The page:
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Mass of Jupiter's storms?

  1. Feb 24, 2015 #1
    I know the Great Red Spot on Jupiter is much larger than the white ovals. However I'm curious as to how much mass the white oval storms would have compared to say the Earth. I know they're ovals and from what I've seen they're about 9,000 km long and 5,000 km wide which if I paid attention means it should have a diameter of about 7280 km.

    I know several Earths could fit in the Red Spot, but since Earth has a diameter of 12,742 km it's be too large to fit in the white storms. But I don't know the third dimension of jovial storms. How high do storms extend through the atmosphere of Jupiter?

    Also, what would the mass of these storms be? Is it safe to say they'd have much less mass than a rocky planet like Earth as Jupiter is a gas giant and its storms are composed and gases?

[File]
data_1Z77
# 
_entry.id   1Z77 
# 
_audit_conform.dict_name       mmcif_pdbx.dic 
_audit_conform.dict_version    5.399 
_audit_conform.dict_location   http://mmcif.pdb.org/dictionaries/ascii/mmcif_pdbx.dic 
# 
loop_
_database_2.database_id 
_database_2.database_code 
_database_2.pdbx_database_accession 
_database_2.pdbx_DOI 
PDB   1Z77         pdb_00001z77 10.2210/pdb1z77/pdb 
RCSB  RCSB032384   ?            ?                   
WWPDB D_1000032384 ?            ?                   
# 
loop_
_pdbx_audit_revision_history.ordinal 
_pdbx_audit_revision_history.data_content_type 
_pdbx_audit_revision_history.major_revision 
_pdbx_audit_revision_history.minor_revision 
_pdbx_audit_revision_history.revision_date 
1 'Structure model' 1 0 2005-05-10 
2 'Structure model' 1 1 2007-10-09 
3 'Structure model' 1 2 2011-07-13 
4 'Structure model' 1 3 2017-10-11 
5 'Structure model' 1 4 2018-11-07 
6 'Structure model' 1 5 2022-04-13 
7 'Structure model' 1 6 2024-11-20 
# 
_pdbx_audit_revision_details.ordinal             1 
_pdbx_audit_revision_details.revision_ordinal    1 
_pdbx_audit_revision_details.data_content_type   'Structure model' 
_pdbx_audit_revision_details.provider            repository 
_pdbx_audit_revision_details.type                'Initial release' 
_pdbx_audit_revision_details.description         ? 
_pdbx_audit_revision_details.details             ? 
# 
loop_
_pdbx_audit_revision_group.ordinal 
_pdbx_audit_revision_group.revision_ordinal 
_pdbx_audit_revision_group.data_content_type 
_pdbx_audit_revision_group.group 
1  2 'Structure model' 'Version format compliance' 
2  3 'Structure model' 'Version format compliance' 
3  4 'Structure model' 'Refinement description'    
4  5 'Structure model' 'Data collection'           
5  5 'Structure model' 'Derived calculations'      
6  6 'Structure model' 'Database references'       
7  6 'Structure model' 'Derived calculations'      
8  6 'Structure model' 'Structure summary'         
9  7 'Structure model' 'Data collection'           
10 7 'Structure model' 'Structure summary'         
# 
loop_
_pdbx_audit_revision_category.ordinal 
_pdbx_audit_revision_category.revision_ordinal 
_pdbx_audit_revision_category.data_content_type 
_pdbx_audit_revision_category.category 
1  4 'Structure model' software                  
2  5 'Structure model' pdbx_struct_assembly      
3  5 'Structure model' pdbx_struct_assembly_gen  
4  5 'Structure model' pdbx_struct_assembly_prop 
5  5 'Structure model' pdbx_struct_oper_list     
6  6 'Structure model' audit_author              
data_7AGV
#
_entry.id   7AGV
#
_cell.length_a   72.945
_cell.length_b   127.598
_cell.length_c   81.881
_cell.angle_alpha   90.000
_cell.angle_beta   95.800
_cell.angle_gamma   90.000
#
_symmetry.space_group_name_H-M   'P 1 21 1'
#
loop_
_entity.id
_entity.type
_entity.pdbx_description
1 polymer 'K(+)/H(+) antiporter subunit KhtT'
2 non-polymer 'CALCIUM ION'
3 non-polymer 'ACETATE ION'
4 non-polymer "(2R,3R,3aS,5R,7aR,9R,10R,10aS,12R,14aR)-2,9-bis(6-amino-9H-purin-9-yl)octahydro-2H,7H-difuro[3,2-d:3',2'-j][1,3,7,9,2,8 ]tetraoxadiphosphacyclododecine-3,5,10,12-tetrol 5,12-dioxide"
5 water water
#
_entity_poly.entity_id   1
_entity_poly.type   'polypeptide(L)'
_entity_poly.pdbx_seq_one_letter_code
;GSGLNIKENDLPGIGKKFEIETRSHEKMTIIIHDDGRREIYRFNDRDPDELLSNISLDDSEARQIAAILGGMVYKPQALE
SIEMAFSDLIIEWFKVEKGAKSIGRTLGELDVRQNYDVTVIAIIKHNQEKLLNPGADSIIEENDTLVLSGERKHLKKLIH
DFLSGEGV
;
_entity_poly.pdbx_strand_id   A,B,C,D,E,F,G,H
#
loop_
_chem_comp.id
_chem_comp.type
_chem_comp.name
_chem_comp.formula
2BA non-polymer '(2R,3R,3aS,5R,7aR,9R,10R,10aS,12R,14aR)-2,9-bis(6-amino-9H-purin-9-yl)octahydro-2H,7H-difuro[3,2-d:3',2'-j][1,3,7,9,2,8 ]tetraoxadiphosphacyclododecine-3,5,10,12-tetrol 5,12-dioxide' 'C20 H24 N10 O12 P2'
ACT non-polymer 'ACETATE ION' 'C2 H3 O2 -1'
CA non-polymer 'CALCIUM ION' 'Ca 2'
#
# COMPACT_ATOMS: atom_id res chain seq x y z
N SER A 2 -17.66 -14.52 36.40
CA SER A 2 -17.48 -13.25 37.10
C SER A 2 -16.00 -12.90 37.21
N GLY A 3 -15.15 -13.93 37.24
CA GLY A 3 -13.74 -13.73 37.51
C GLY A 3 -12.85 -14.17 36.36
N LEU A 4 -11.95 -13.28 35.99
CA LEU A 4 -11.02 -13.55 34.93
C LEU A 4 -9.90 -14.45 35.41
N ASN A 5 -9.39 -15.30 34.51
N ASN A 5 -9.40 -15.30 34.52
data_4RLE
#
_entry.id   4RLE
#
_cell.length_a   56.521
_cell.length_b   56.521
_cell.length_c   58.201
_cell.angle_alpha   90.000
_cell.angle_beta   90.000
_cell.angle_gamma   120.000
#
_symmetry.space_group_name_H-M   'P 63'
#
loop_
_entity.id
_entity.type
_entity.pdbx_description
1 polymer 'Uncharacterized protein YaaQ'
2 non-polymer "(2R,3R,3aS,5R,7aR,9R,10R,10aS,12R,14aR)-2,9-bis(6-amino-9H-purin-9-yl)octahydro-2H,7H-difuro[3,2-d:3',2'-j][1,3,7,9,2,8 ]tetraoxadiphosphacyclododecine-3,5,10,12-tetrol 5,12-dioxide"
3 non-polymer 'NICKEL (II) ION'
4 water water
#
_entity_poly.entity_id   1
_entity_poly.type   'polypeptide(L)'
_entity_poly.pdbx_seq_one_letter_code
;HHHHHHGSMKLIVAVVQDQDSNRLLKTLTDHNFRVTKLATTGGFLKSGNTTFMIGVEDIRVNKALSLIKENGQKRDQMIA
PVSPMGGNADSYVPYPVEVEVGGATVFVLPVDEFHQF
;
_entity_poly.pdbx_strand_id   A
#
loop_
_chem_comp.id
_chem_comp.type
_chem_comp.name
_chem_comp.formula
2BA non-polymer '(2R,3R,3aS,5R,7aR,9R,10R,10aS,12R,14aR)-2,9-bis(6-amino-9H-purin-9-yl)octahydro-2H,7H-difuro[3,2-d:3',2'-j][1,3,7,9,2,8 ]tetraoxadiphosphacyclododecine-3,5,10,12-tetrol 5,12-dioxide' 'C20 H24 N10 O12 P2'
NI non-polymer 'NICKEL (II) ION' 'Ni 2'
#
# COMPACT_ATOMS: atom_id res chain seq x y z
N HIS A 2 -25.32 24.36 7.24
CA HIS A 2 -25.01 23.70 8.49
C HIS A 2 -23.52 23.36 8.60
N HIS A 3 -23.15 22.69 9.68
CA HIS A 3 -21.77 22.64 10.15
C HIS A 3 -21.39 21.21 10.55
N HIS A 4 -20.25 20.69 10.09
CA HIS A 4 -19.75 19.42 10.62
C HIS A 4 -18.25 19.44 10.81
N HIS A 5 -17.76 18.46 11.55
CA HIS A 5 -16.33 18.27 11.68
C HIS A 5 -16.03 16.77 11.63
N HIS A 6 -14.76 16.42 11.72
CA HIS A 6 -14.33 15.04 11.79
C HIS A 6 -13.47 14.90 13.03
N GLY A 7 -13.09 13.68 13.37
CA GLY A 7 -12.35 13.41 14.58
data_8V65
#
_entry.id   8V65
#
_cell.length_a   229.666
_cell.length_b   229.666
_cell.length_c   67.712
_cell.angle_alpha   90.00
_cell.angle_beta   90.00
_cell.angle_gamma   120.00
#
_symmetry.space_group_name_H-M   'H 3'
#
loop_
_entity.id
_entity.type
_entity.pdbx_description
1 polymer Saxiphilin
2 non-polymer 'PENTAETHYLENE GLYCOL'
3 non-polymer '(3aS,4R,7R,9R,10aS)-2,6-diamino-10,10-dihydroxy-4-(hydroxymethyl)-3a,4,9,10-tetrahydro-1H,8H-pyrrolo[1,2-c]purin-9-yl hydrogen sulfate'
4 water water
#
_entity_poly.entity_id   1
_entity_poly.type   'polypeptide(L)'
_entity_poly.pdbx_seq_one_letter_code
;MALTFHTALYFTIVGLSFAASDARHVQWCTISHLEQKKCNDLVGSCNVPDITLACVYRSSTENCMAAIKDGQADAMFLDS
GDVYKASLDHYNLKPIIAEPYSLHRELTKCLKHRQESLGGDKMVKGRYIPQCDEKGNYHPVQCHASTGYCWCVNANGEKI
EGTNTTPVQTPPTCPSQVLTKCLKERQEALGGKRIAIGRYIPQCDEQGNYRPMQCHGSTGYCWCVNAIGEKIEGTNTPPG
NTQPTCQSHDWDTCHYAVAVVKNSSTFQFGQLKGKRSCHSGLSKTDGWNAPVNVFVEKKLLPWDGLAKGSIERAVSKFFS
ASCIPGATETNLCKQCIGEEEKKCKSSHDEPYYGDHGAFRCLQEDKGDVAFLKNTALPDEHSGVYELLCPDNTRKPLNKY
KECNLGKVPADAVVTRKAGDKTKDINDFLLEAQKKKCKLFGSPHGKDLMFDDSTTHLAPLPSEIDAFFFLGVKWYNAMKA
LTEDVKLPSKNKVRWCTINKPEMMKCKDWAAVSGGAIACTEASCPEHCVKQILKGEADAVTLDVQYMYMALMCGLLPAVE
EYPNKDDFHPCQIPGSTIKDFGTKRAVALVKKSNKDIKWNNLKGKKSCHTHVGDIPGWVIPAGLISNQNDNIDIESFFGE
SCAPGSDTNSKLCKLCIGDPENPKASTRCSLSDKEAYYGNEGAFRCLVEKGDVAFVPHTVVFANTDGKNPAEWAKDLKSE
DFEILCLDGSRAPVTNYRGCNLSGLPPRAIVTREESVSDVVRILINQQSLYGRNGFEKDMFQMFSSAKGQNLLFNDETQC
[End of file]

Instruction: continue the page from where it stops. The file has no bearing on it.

Thanks. I know this is an odd topic.
  2. jcsd
  3. Feb 24, 2015 #2


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    This article on the atmosphere of Jupiter discusses its structure:


    IDK how you would calculate the mass of a storm on earth, let alone one on a planet some hundreds of millions of miles from earth.

    In any event, in recent years, the Great Red Spot has been shrinking. :sorry:
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